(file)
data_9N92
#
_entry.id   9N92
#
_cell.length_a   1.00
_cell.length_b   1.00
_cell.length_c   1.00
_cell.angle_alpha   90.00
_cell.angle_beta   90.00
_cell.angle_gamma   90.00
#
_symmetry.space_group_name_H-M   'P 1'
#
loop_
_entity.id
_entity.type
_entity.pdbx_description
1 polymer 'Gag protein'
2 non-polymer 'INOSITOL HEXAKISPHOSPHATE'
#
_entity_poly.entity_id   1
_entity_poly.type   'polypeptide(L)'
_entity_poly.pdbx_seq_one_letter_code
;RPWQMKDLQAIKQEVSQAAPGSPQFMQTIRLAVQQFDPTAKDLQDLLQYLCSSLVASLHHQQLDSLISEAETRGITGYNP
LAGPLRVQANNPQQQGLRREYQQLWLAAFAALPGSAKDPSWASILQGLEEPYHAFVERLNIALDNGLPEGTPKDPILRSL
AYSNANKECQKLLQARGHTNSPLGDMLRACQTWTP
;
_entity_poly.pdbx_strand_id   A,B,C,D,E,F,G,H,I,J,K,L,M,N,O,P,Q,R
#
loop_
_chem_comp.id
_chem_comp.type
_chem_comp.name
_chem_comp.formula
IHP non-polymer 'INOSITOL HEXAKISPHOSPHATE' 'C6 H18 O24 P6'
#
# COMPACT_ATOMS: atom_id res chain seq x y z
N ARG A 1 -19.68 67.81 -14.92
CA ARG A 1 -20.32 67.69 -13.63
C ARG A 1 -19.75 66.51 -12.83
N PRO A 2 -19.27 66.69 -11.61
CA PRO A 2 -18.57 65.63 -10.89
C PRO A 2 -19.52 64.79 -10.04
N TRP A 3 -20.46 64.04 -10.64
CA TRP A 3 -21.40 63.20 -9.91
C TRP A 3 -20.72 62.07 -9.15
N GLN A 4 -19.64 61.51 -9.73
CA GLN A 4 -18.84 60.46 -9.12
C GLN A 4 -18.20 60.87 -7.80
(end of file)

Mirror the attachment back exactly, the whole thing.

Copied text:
data_9N92
#
_entry.id   9N92
#
_cell.length_a   1.00
_cell.length_b   1.00
_cell.length_c   1.00
_cell.angle_alpha   90.00
_cell.angle_beta   90.00
_cell.angle_gamma   90.00
#
_symmetry.space_group_name_H-M   'P 1'
#
loop_
_entity.id
_entity.type
_entity.pdbx_description
1 polymer 'Gag protein'
2 non-polymer 'INOSITOL HEXAKISPHOSPHATE'
#
_entity_poly.entity_id   1
_entity_poly.type   'polypeptide(L)'
_entity_poly.pdbx_seq_one_letter_code
;RPWQMKDLQAIKQEVSQAAPGSPQFMQTIRLAVQQFDPTAKDLQDLLQYLCSSLVASLHHQQLDSLISEAETRGITGYNP
LAGPLRVQANNPQQQGLRREYQQLWLAAFAALPGSAKDPSWASILQGLEEPYHAFVERLNIALDNGLPEGTPKDPILRSL
AYSNANKECQKLLQARGHTNSPLGDMLRACQTWTP
;
_entity_poly.pdbx_strand_id   A,B,C,D,E,F,G,H,I,J,K,L,M,N,O,P,Q,R
#
loop_
_chem_comp.id
_chem_comp.type
_chem_comp.name
_chem_comp.formula
IHP non-polymer 'INOSITOL HEXAKISPHOSPHATE' 'C6 H18 O24 P6'
#
# COMPACT_ATOMS: atom_id res chain seq x y z
N ARG A 1 -19.68 67.81 -14.92
CA ARG A 1 -20.32 67.69 -13.63
C ARG A 1 -19.75 66.51 -12.83
N PRO A 2 -19.27 66.69 -11.61
CA PRO A 2 -18.57 65.63 -10.89
C PRO A 2 -19.52 64.79 -10.04
N TRP A 3 -20.46 64.04 -10.64
CA TRP A 3 -21.40 63.20 -9.91
C TRP A 3 -20.72 62.07 -9.15
N GLN A 4 -19.64 61.51 -9.73
CA GLN A 4 -18.84 60.46 -9.12
C GLN A 4 -18.20 60.87 -7.80